Pastor’s Ponderings: September 2006

One of my favorite pieces of music is Vivaldi's “Four Seasons.” It is powerful to hear how the composer uses the strings to paint intense portraits of the different seasons; spring, summer, fall and winter. I would assume that most of you are aware that there are other seasons of the year apart from the regular ones that come to mind. For example there is football season, hunting season, planting season, allergy season, etc. In fact the Scriptures say “there is a time for everything, and a season for every activity under heaven…” That is a lot of seasons.

Some seasons are particular to a certain group of people. In the church world, you may or may not be aware, September and October are months when many churches have “stewardship season” or stewardship campaigns. It is the season for pledging money for next year so a budget can be formulated. So in the late summer our mailbox is full of all kinds of mail from businesses that are trying to help us as a church to have a “fruitful stewardship season.” There is nothing particularly wrong with this type of approach, but that is not the way we do things at Faith Reformed Presbyterian Church. As your Sr. Pastor, I am not interested in having a “stewardship season” because stewardship is not something we should focus on once a year. Stewardship is something we do day in and day out all year long. I hope that my teaching reflects that belief.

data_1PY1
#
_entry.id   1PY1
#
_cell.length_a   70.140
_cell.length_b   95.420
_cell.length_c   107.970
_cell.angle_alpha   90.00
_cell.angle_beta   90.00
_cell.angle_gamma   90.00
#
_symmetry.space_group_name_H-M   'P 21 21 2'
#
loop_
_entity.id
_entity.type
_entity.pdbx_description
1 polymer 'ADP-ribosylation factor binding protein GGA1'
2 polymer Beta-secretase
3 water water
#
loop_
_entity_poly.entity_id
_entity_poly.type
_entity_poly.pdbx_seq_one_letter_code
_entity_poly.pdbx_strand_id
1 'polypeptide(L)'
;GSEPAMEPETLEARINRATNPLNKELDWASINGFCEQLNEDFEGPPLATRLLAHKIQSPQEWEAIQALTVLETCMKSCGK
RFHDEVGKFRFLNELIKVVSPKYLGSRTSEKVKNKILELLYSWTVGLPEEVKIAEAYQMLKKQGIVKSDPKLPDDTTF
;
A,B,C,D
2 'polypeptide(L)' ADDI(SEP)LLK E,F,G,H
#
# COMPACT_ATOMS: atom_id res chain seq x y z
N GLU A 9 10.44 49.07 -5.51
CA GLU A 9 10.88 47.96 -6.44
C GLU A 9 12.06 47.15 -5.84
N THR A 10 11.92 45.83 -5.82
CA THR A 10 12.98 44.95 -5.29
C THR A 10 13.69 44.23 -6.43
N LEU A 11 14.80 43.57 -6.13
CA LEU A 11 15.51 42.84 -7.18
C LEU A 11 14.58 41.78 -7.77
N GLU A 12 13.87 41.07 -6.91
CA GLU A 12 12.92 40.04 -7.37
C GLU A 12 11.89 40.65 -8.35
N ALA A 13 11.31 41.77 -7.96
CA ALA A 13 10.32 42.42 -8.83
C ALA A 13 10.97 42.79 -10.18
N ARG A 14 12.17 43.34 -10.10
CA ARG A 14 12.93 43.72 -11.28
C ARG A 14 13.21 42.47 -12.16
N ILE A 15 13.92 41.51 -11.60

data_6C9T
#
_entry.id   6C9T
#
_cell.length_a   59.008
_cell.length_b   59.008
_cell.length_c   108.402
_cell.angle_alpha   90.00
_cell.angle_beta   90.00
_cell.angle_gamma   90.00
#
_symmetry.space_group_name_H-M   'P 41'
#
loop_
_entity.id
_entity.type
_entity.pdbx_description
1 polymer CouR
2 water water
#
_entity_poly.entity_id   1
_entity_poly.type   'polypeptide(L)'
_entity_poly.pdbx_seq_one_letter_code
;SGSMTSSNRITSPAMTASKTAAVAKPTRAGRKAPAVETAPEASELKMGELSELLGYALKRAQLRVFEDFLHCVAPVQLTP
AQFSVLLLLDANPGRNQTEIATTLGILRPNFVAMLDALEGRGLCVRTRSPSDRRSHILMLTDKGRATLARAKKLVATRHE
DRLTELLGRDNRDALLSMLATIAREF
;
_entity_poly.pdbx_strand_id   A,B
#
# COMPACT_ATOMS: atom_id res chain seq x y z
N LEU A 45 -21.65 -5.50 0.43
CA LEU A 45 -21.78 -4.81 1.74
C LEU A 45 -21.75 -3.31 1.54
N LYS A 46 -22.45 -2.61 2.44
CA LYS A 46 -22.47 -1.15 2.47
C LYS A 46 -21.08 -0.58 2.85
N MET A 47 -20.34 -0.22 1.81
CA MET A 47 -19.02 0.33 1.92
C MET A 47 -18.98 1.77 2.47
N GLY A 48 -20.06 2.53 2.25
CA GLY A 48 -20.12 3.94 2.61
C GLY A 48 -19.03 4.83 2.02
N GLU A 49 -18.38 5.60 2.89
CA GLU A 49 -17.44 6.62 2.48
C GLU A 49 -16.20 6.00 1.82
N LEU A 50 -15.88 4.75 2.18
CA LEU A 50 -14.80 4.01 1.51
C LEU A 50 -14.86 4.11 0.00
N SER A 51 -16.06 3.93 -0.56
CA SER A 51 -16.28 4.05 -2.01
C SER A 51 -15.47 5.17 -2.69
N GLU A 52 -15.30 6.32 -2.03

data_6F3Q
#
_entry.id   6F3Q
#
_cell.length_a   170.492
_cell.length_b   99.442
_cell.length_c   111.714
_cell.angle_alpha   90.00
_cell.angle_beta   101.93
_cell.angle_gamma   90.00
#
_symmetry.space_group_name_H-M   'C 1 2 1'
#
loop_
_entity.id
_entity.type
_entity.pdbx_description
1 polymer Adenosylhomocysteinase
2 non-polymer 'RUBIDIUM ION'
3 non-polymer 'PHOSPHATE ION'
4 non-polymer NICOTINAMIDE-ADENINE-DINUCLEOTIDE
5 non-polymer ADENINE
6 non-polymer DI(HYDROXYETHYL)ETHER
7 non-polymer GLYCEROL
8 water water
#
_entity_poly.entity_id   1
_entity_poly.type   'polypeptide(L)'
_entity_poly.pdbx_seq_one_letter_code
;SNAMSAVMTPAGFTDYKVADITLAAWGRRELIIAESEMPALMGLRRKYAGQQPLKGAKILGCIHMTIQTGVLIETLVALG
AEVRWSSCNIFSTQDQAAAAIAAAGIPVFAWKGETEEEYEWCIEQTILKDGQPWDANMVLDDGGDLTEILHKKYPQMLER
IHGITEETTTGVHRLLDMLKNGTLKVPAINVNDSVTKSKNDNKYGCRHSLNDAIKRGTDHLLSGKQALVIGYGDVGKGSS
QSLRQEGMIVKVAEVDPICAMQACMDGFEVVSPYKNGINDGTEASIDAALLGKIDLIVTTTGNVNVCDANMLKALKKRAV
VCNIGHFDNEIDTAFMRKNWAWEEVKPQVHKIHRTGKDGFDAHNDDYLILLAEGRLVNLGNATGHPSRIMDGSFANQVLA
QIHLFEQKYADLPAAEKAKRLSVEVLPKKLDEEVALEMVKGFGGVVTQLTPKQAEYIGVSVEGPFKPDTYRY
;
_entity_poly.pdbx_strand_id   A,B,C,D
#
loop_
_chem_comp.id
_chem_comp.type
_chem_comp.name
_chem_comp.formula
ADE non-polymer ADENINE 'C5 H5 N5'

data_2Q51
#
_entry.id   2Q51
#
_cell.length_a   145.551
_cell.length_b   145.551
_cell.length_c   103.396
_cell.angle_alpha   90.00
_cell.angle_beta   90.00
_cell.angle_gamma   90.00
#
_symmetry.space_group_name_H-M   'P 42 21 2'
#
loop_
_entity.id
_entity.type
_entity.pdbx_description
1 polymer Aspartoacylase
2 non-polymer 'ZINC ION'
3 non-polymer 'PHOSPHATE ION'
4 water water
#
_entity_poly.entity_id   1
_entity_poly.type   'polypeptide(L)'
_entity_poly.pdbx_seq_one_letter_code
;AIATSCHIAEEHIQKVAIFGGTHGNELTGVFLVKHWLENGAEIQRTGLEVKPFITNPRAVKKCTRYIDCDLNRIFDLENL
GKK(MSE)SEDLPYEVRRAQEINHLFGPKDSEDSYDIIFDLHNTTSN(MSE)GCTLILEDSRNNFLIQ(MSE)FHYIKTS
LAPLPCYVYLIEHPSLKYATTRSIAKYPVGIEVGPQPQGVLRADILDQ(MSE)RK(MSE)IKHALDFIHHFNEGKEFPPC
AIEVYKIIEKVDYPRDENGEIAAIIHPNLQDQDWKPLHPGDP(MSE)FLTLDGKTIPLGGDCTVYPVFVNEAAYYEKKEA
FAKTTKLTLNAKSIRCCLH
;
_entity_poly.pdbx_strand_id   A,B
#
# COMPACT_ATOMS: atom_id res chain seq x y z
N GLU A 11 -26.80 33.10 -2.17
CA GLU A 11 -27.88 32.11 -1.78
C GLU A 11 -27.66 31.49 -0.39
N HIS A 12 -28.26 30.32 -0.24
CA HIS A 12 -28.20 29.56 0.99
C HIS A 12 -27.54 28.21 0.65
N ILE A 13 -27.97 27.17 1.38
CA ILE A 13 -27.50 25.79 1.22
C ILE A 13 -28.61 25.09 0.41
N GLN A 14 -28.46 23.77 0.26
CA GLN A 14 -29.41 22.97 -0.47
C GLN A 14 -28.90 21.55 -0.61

The main problem with “stewardship” is that most people simply equate it with financial giving. That is a very stunted view of stewardship. Yes, stewardship has to do with our giving, but it is not limited to our financial resources. Stewardship rightly understood has to do with every breath we take. The scope of stewardship covers every aspect of our lives. So, is this important? You had better believe it is important because it is important to God! We read in Genesis 1 that man was created to be the steward of God's creation. That mandate for stewardship has not been lifted; it is still a vital part of who we are as God's creatures.

Let's step back here for a moment and think of why I might be writing about stewardship. Well I've been preaching through Acts and Acts covers a great number of aspects of the Christian life, not the least of which is stewardship. I am teaching a Sunday school class on how to read the Bible so that we might become better disciples and I have begun preaching a short series on discipleship. I am concerned for the church that we become a church full of disciples of the Lord Jesus. Why am I spending precious time and effort to do this? It boils down to this; discipleship can be used quite nicely as a synonym for stewardship.